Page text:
“There’s too much snobbery,” says the man behind Beers Manchester, better known to his friends and followers as Jim.
“Breweries are in the business to make money. As soon as they do a deal with a supermarket, grab the popcorn, the backlash is coming”.
The likes of Waitrose and Co-op have started to favour craft breweries over more mainstream brands like Heineken. Both have increased their shelf space for craft beer.
Avid beer fans who’ve stepped foot into a Tesco in recent times can’t help but notice that the rock bottom prices on Brewdog and Vocation cans. But how does this affect the brand and the wider craft community?
Jim, also founder of the Independent Salford Beer Festival, back for its fourth outing this year, doesn’t seem worried.
“Vocation beers taste no different if they’re bought in Tesco or A N Other boutique. My major concern would be with ‘exclusivity’.
“So, let’s say Vocation. I have a farming analogy. Drive around Lincolnshire. You will see huge fields of an individual crop – potatoes say – marked ‘grown exclusively for Tesco’. But what if a farmer in the next town can grow more potatoes. Tastier. Cheaper? Farmer 1 gets jilted. And has an entire capacity that he or she can’t sell. Frightening.”
Many independent bottle shops simply cannot compete on price with supermarkets, but with small brewers needing to make a living, should this be viewed as widening craft beers appeal and promoting the consumption of smaller-batch breweries, or selling out?
“Craft brewers have every right to go into supermarkets – they’re businesses after all and they need to sell beer to survive,” says Matt Curtis, beer writer and founder of Total Ales.
“Supermarkets allow breweries to shift volumes and still make a decent margin on their beer. It’s what the supermarkets sell the beer for that can cause issues.
“Supermarkets are able to work on margins I can only describe as hideously low. I mean 8-10% low. It’s illegal for breweries to set a retail price. The supermarket can sell a product for whatever it likes and the brewery has little control over its production. The issue here is what the consumers perception of that price point could do in terms of a brewery’s brand value. If beer is being discounted then that businesses brand will also be cheapened”.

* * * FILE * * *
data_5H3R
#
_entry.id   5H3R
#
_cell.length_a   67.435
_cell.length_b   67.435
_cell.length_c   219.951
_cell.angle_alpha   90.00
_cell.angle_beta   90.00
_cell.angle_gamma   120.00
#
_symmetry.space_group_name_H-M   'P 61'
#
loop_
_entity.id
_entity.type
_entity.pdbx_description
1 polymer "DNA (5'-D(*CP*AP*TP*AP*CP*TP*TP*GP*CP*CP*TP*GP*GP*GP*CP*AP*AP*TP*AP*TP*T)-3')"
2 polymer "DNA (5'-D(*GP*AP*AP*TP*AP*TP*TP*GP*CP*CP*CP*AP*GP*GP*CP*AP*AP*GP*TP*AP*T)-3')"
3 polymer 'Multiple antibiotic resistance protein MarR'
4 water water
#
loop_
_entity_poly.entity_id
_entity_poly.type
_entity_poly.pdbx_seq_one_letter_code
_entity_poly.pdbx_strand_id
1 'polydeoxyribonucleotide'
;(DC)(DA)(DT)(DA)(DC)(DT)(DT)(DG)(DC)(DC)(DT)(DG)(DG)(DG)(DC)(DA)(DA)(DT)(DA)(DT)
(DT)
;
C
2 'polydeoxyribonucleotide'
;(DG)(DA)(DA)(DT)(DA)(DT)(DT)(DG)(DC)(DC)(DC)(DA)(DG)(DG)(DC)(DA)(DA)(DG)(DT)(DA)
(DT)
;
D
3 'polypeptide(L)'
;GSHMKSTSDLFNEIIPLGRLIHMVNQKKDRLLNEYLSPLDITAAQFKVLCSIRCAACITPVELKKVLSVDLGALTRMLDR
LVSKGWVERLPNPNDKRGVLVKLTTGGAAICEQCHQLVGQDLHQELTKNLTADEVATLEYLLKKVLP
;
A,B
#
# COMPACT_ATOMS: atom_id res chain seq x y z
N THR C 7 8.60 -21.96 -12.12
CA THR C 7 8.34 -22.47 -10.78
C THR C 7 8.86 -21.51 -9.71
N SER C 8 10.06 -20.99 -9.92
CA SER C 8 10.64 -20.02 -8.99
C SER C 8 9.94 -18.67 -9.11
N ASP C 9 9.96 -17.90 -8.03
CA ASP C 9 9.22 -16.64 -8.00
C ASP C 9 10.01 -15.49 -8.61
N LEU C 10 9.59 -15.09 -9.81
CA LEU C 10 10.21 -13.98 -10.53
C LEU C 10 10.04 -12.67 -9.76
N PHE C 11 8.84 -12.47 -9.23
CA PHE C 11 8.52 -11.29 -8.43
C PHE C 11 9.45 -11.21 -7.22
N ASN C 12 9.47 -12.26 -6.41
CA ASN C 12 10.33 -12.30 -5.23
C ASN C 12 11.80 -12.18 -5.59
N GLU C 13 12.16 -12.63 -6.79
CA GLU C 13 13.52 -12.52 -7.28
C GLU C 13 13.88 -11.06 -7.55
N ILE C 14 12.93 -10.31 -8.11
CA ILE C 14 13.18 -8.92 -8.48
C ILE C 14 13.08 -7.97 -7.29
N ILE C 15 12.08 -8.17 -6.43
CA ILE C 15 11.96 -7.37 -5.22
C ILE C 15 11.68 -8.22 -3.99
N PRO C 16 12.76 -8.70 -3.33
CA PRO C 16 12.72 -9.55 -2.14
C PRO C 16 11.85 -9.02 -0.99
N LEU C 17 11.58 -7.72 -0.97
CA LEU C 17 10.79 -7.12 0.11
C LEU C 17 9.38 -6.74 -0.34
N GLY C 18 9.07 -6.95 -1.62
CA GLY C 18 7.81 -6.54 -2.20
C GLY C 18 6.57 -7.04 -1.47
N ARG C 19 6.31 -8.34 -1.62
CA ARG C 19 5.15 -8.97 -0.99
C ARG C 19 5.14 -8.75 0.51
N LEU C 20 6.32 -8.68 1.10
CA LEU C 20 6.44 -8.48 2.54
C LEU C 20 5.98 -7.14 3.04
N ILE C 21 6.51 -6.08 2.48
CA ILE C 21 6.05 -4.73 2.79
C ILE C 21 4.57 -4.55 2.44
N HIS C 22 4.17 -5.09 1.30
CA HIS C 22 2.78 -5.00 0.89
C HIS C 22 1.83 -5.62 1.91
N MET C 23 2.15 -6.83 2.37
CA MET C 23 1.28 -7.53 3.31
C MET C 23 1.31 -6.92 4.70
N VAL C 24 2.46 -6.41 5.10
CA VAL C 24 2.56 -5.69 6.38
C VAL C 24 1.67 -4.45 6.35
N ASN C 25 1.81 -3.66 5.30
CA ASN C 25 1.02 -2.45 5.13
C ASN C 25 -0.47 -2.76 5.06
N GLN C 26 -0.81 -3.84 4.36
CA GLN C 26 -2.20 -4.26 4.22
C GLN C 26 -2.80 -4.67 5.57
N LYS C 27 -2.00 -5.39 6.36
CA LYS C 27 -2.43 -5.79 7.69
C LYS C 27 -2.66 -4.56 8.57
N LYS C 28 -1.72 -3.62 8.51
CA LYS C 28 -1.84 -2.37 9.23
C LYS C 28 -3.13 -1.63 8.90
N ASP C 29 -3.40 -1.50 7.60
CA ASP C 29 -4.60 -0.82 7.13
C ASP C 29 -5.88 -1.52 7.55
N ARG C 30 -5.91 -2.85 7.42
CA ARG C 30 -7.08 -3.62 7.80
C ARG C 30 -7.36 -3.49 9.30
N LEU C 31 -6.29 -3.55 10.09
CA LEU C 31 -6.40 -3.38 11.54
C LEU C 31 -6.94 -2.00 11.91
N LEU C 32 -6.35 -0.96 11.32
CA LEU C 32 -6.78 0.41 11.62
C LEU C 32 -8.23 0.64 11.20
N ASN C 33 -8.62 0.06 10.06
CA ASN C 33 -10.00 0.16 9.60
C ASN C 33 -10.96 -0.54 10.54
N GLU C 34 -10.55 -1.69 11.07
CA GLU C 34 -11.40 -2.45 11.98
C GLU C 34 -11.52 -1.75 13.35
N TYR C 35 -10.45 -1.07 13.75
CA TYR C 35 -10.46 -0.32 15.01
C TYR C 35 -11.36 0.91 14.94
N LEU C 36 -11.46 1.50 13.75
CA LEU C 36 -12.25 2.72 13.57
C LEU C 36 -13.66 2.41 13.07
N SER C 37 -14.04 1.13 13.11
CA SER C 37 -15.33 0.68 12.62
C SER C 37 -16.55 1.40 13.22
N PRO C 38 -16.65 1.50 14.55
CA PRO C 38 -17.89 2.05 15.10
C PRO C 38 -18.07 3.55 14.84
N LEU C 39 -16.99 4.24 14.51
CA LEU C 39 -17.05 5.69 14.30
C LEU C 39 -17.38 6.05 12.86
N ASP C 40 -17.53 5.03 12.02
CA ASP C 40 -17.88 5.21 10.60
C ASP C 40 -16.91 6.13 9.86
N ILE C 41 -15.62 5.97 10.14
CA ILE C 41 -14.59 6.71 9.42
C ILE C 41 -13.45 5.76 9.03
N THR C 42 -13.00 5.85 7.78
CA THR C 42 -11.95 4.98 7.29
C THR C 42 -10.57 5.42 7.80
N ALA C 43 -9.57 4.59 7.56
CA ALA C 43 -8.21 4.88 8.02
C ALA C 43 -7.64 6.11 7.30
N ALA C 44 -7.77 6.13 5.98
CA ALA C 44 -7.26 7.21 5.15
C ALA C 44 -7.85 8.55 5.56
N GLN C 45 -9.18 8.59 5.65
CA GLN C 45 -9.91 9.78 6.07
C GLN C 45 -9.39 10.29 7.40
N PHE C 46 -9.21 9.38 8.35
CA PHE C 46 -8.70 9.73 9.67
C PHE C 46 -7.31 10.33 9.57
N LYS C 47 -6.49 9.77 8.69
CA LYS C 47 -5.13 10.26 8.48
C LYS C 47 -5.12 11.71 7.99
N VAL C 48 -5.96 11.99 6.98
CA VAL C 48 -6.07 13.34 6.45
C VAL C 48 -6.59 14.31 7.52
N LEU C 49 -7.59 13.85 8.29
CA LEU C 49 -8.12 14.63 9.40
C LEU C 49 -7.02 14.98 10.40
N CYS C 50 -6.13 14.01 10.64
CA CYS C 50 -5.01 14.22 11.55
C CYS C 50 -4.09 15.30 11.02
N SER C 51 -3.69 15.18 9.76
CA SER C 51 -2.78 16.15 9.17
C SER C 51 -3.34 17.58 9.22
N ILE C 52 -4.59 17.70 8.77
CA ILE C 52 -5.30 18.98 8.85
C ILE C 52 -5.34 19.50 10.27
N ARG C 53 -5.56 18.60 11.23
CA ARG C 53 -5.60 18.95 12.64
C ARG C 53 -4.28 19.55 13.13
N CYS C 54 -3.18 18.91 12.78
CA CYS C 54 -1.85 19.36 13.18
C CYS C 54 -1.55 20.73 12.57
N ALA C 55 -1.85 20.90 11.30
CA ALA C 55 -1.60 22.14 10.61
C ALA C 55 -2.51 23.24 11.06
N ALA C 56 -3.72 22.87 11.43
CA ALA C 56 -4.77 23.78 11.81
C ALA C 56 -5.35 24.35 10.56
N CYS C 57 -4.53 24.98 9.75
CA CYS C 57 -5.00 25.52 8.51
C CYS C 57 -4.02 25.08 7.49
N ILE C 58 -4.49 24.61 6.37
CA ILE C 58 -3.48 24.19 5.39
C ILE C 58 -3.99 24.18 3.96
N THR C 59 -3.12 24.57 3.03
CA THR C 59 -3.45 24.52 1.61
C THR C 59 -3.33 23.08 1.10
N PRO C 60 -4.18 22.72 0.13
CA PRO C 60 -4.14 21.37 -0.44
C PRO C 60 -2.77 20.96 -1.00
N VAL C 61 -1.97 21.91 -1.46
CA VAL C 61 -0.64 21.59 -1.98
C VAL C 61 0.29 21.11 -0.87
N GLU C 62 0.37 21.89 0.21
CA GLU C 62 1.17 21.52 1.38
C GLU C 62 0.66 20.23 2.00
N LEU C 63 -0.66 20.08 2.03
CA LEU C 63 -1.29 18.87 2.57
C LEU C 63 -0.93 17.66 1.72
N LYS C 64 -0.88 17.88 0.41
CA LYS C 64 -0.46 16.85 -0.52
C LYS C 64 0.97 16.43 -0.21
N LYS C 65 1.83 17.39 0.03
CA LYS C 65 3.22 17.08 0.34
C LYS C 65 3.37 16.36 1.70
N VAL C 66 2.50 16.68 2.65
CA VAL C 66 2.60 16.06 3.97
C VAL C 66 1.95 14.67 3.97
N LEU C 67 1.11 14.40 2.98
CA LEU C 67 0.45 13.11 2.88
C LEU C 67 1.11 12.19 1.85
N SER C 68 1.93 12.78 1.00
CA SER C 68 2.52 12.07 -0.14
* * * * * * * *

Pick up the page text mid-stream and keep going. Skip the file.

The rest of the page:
The convenience of grabbing good beer at a train station, for example, is a positive for me. Northern Monk’s Eternal cans from M&S were a welcome companion after a long day in the capital.
However, the experience I had was no more than simply grabbing something of the shelf and going to a self-scanner. There wasn’t an abundance of choice, no recommendations, no opportunity to drink beer on draft and subsequently I have no loyalty to that store. It was simply a transaction.
It seems like every brewery has their own decision to make, and whether they can ensure quality and brand protection against these buying giants. What is clear is that supermarkets don’t offer the sense of community, quality and experience that walking into your local bottle shop does.
“On the other side there is the argument that everyone should have access to great beer – and this will always be true,” says Curtis.
“There will always be good value beer in the supermarket and there will always be the opportunity to explore and maybe pay a little more at an independent bottle shop. What we’ll see over the next five years is craft beer split into a low, middle and high tiers of price point and each of these tiers will have to compete for its own share of the market”.
I’ve seen some indy bottle shops refuse to stock Vocation on Twitter, but the approach Leeds based Northern Monk brewery have taken seems to have hit the spot. Sell your bulk core brands to a supermarket and the smaller batch – nicher – stuff independently.
So, having said all that, would someone like Mr Beers Manchester shop at a supermarket for craft beer?
“Only if I’m off to a BBQ or eating at friends. Supermarket beer equals fridge beer. I’ll keep supporting the smaller guys.”
Simply put, if we want more of something, we get it. Supermarkets’ craft range reflects this. But Tesco have also approached the likes of Chorlton Brew Co, who predominantly brew sour beers, so it seems the big guns are not just content with well-established IPAs and pale ales.
The risk therefore lies with the brewer. Can you allow some of your range to be stocked in supermarkets without damaging your credentials as a craft beer producer? Although it’s relatively early days, the likes of Northern Monk seems to be on the right tracks in terms of growing the business whilst respecting the small, independent stores that supported them initially.